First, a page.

Then pre-calculation of the new construction design is necessary, because even though the geometry optimization represents discretization geometrical features of the shape in order to facilitate the assembling of building elements, they are also part of the construction system and all construction properties have to be satisfied. The pre-calculation process is using Karamba where we are able to define: *cross*-*section of elements, loads, thickness of the panels, material and support.* For material, steel type S355 is chosen, not only because of its mechanical properties, but also because of the shape of the elements and their connections. These loads are taken into account in the decision: *mass of the construction and weight of triangular panels.* For determining support three degrees of freedom (rotation around all three axis) were defined, in marked blue points (Fig. 4).

We then calculated mass and deformation of the new design and using Grasshopper all properties of construction are directly related to the number of division “N”. Changing that value all characteristics (except cross sections) are simultaneously changing as well. For every selected value “N” the Karamba calculations are represented in Table 1.

The next step is to define the number “N”, which is directly related to geometrical properties of construction elements including *number and length of elements (geometrical features) and mass and deformation (construction features)*. These are all intended to be minimized for the assembling process and level of stress in elements. In order to see relations between construction properties and number “N”, the process of optimization is done in Silvereye. The goal is to find the number “N” (input parameter) for minimal values of deformation (fitness value) of the construction system. As mentioned, geometry and construction optimization are co-dependant so we compare the two most important properties of geometry and construction optimization (Fig. 5).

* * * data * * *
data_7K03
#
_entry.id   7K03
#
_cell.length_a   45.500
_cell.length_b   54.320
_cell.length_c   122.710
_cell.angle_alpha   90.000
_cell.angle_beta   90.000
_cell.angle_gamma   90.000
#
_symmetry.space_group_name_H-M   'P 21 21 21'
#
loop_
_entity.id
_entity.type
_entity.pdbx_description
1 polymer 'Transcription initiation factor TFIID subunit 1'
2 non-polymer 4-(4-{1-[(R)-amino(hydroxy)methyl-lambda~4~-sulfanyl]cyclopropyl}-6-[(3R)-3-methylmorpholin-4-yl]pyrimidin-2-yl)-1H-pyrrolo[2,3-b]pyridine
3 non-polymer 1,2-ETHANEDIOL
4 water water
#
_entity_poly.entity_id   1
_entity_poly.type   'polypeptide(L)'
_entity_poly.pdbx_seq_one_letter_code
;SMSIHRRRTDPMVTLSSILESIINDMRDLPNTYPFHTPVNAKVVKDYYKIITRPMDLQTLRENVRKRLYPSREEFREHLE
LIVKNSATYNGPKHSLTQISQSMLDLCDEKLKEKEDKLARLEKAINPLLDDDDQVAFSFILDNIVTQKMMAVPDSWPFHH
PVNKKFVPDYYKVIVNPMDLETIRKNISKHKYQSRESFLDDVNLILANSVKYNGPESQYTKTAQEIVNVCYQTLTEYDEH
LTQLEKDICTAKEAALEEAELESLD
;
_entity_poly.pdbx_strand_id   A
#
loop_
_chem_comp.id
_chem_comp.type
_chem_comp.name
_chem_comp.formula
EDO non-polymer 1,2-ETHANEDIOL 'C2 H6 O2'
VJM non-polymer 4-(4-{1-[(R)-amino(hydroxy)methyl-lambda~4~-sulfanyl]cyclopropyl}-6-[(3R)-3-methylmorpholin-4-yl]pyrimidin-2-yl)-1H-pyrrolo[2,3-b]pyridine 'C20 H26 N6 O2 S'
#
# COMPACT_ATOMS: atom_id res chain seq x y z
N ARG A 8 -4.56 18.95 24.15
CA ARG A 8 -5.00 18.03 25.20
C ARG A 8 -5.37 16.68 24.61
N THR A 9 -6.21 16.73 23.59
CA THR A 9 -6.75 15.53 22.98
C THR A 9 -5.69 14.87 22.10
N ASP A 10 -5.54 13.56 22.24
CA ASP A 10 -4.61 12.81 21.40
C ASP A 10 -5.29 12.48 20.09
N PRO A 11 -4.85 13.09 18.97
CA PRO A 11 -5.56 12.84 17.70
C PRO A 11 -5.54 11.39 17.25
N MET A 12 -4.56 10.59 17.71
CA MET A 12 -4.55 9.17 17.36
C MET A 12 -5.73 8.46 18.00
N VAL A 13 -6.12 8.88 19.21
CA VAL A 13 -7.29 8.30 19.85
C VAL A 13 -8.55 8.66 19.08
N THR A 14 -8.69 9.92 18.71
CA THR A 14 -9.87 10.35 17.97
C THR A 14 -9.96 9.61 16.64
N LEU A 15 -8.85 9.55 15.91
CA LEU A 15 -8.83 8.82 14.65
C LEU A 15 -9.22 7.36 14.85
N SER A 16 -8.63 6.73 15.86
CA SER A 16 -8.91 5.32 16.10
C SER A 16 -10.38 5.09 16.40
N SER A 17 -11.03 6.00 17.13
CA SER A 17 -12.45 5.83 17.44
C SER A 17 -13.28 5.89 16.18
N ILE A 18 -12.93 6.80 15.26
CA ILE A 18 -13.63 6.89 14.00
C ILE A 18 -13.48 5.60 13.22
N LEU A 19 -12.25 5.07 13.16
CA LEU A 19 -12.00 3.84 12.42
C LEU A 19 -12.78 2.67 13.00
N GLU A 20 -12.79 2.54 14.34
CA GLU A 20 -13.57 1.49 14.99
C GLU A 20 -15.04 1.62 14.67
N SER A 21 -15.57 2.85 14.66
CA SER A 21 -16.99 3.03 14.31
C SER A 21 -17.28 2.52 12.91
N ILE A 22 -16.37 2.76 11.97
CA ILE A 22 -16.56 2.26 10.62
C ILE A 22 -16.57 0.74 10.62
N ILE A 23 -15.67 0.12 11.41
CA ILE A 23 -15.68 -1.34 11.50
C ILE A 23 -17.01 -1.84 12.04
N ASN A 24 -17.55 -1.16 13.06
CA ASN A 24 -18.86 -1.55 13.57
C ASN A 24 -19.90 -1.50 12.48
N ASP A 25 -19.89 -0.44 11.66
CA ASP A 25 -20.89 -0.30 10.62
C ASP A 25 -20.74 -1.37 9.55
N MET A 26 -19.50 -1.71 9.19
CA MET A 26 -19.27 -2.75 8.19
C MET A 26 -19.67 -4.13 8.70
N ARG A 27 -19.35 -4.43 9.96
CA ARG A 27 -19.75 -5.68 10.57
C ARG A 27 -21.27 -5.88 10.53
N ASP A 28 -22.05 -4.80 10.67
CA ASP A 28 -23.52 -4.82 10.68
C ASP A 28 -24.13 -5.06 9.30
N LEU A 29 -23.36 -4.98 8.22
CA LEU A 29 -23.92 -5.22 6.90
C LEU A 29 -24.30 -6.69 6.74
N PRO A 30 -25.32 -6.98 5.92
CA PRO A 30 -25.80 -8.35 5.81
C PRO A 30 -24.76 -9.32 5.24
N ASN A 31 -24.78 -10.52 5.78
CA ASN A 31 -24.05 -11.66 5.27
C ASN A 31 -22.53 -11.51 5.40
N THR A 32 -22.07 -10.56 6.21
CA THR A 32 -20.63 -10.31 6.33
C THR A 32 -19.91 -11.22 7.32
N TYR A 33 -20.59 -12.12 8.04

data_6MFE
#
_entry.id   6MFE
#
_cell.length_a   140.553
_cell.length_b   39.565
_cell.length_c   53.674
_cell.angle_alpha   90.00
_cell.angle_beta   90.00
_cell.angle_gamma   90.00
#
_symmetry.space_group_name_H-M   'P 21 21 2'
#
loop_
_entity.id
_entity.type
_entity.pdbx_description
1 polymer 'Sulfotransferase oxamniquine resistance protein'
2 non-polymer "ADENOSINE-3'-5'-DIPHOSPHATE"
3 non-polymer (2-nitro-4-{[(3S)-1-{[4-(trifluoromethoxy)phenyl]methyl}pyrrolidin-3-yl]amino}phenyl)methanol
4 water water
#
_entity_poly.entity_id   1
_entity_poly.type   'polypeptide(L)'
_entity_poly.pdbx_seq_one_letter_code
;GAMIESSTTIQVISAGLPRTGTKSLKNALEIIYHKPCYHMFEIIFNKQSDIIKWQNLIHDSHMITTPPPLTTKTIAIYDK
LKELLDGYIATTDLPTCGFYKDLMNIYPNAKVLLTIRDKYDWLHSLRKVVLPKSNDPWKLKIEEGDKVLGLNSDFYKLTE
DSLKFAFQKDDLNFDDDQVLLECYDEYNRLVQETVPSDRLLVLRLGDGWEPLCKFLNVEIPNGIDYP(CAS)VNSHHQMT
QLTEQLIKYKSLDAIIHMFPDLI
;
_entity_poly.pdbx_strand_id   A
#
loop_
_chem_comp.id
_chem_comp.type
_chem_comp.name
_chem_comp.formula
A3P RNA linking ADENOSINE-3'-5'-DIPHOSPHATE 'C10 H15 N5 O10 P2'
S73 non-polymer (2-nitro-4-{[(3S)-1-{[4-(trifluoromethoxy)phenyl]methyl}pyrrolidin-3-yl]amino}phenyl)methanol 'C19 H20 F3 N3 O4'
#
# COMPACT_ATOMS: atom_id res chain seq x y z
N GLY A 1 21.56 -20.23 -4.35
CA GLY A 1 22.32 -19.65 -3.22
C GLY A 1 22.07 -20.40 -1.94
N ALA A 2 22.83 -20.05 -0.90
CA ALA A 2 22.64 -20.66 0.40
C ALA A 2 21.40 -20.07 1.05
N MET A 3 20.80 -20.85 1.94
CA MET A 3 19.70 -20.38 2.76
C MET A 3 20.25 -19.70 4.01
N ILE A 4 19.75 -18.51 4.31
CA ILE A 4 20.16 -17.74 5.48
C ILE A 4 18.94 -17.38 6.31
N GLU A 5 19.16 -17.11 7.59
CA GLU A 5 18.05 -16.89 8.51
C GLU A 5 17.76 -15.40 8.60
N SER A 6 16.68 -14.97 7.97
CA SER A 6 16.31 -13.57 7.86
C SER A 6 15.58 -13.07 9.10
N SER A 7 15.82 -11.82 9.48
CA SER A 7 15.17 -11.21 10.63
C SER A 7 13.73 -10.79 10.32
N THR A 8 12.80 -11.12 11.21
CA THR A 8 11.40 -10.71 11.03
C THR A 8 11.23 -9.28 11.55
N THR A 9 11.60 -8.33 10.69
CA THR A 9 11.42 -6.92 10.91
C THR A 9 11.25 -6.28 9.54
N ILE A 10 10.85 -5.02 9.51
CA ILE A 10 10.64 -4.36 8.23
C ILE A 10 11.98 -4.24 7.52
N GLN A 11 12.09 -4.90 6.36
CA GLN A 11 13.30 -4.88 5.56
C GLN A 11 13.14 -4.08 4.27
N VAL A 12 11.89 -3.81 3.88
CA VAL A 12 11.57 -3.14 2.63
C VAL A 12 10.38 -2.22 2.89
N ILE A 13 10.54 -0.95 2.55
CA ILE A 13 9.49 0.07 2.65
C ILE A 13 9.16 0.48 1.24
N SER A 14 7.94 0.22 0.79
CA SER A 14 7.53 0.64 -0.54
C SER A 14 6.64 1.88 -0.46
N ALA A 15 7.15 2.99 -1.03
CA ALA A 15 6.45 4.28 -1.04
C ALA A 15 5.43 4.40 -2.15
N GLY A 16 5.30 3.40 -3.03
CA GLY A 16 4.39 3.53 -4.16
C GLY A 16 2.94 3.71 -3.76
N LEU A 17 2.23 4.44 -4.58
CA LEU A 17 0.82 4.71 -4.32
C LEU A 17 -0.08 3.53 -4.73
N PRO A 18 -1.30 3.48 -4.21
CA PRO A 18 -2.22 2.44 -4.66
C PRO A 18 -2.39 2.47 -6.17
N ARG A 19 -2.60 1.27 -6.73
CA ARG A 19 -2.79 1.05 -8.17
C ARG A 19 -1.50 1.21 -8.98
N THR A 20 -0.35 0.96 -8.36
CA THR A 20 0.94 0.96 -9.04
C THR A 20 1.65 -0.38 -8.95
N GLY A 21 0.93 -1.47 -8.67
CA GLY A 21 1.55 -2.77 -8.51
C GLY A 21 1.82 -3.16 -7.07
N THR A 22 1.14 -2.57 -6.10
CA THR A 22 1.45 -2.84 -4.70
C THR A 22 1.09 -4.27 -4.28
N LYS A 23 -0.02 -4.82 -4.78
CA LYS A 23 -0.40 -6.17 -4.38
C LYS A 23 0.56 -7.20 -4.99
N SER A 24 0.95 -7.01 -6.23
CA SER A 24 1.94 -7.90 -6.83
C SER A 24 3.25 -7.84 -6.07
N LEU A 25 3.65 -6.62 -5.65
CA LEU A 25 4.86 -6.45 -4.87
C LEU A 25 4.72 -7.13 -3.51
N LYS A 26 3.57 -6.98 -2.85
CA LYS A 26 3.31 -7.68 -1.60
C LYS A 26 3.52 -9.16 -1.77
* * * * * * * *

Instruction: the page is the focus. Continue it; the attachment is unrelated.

From Fig. 5 we can see that the value of deformation varies from N = 1–4 because of the placement of the supports, length and cross-section of the elements. After stabilization maximal deformation dramatically decreases when the value of number N > 4 and then slowly rises after N = 11. Nevertheless, divisions more then 10 aren’t analyzed further because of the large number of elements and their connections. If changes in the original shape are made in order to place planar elements, the lower boundary of the discretization must be defined in order to preserve the fluid continuity of the geometry as much as possible, as it presents the whole architectural beauty of the shape. The similarity between curve and polygonal line depends of scale and individual perception, so it is up to the designer to select the satisfactory discretization. Authors decided that options 4 and 6 are eliminated as the line from the “discretization of the original HP” shape which is achieved with division points of generatrices (blue full line) does not follow/overlap the “curvature of the original HP” (yellow dashed line). Therefore, it does not create the same effect and satisfy the visual criteria (Fig. 6).